Information Design Watch

May 31, 2011, 9:37 am

Twitter vs. the Academy

By Henry Woodbury

For some reason I was looking for examples of 19th century correspondent abbreviations. A search for “yr obt svt” called up an entertaining essay by Len Cassamas  titled, fittingly, “Yr Obt Svt”. This essay is a year old and hinges on a piece of old news (are folks still arguing about an Academy of English?) but speaks to the molding of language by media that is always current. Cassamas writes:

Much of the [Academy of English] fiasco seems to have been inspired by the various abbreviations that people use while texting or tweeting.  “You” becomes “u.”  “To” and “too” become “2.”  (We will assume that “two” becoming “2″ is acceptable to all.)  Now, I am speaking as someone who quite purposely avoids such abbreviations.  I also avoid using emoticons in the hope that the person on the other end of the communication can understand when I intend to be humorous or something of a scamp simply from the way that I string words together.  Perhaps I am deluding myself or overestimating my abilities, but I am willing to live with the consequences involved.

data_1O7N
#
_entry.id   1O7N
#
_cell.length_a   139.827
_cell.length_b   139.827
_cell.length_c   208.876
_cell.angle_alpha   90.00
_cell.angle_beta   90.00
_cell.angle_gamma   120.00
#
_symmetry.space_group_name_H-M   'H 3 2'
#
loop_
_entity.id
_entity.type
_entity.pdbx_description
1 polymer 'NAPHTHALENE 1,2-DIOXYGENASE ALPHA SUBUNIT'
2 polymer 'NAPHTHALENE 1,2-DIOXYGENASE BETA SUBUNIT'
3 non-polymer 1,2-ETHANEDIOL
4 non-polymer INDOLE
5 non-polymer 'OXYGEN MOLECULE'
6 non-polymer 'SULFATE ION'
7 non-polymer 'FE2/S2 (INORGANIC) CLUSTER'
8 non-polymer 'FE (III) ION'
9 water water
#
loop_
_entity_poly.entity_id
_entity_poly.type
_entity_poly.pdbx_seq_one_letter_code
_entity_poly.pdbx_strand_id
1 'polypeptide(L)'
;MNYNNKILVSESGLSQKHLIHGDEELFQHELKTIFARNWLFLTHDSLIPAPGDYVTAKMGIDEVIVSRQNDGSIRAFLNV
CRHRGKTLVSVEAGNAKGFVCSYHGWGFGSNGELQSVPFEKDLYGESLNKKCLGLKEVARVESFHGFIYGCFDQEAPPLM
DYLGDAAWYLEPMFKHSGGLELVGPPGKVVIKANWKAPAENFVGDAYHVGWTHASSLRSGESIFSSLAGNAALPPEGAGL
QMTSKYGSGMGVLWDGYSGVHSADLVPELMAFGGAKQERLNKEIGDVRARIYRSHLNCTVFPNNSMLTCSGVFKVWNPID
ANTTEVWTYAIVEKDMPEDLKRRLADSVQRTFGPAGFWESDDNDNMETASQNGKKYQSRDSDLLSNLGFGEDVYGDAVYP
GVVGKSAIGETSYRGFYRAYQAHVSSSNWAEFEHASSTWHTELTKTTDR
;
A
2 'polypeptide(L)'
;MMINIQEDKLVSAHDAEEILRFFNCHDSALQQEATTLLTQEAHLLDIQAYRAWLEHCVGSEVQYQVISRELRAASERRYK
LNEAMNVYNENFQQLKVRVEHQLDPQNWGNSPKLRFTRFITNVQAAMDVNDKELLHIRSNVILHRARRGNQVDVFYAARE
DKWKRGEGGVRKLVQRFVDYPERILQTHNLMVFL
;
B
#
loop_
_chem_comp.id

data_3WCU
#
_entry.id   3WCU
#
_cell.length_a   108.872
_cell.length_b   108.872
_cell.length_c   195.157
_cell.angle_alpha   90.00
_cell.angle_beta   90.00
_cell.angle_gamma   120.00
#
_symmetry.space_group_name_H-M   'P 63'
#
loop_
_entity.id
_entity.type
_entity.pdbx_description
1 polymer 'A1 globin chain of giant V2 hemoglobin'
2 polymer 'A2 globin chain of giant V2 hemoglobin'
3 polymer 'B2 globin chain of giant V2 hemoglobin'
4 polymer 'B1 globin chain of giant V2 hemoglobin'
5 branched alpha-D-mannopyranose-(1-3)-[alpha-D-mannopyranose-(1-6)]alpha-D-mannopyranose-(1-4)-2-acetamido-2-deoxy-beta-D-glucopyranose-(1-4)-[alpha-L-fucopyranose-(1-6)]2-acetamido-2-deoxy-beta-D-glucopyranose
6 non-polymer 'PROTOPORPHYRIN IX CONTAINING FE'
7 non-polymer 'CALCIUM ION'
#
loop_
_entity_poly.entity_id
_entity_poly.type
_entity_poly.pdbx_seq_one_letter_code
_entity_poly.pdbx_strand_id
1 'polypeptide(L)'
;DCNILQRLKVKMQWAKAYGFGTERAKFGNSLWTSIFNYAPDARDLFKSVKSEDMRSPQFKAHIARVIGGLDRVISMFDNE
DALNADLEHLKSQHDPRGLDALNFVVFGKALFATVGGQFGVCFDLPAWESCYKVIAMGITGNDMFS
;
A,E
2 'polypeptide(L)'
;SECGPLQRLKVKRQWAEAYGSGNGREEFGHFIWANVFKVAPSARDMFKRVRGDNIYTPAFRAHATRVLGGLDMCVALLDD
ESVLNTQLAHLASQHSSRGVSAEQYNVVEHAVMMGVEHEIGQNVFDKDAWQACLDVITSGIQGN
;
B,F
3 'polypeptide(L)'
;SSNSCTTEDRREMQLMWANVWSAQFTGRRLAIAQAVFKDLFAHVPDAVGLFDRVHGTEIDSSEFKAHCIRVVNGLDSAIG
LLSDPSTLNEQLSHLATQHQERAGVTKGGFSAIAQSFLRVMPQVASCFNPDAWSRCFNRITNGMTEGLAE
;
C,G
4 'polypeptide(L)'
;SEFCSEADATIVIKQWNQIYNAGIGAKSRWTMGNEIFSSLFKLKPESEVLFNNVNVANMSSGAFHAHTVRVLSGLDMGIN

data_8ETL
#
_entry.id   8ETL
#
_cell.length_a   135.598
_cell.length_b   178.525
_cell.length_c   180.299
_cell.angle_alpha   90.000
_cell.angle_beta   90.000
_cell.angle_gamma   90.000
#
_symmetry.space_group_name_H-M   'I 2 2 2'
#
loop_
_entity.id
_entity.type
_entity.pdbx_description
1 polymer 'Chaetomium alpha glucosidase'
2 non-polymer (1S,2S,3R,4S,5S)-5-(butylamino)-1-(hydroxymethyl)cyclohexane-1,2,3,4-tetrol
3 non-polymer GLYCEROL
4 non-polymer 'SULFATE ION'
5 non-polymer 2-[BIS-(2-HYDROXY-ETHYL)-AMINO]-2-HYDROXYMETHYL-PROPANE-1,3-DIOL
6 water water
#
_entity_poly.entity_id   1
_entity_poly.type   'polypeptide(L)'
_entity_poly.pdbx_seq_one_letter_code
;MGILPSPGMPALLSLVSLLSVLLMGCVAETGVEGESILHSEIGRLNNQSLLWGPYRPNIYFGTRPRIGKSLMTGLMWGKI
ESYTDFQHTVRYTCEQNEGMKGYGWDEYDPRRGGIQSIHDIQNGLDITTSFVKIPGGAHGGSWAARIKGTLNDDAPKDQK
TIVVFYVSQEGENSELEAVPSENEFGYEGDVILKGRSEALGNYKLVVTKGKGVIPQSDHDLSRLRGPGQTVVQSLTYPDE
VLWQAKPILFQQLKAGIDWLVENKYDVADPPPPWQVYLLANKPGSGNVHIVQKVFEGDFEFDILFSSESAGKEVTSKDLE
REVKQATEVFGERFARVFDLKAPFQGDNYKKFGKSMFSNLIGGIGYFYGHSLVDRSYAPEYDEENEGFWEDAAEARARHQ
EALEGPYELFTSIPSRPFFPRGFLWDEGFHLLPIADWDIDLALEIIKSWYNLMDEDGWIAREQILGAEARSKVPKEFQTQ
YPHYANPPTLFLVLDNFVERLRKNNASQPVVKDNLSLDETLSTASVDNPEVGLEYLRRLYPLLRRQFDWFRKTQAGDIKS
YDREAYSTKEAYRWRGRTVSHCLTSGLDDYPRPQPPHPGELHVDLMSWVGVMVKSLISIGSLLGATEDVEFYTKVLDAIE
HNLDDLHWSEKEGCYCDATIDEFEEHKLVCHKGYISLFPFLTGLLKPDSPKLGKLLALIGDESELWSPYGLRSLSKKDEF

But, Cassamas adds, “the making of abbreviations is nothing new”. Here he brings up yr obt svt. And he links to a video clip of Stephen Fry talking about language with Craig Ferguson. Link through to view it.

By the way, Cassamas tweets at @rudyvalue.

  • Facebook
  • Twitter
  • del.icio.us
  • StumbleUpon

Comments (0) | Filed under: Language, Technology

May 23, 2011, 2:02 pm

Small Uniform Multiples

By Henry Woodbury

The Baseball Hall of Fame’s Uniform Database offers an elegant showcase of the power of small multiples. Here is a simple example:

Brooklyn Dodgers Uniforms, 1935, 1936, 1937

The database output, by year or team, shows the remarkable variety in baseball uniform design, within the simple confines of cap, jersey, pants, and socks. The outline style shown above was created by Marc Okkonen for his book Baseball Uniforms of the 20th Century which concludes in 1994. Post-1994 slightly more naturalistic — and uglier — images are provided by Major League Baseball Properties.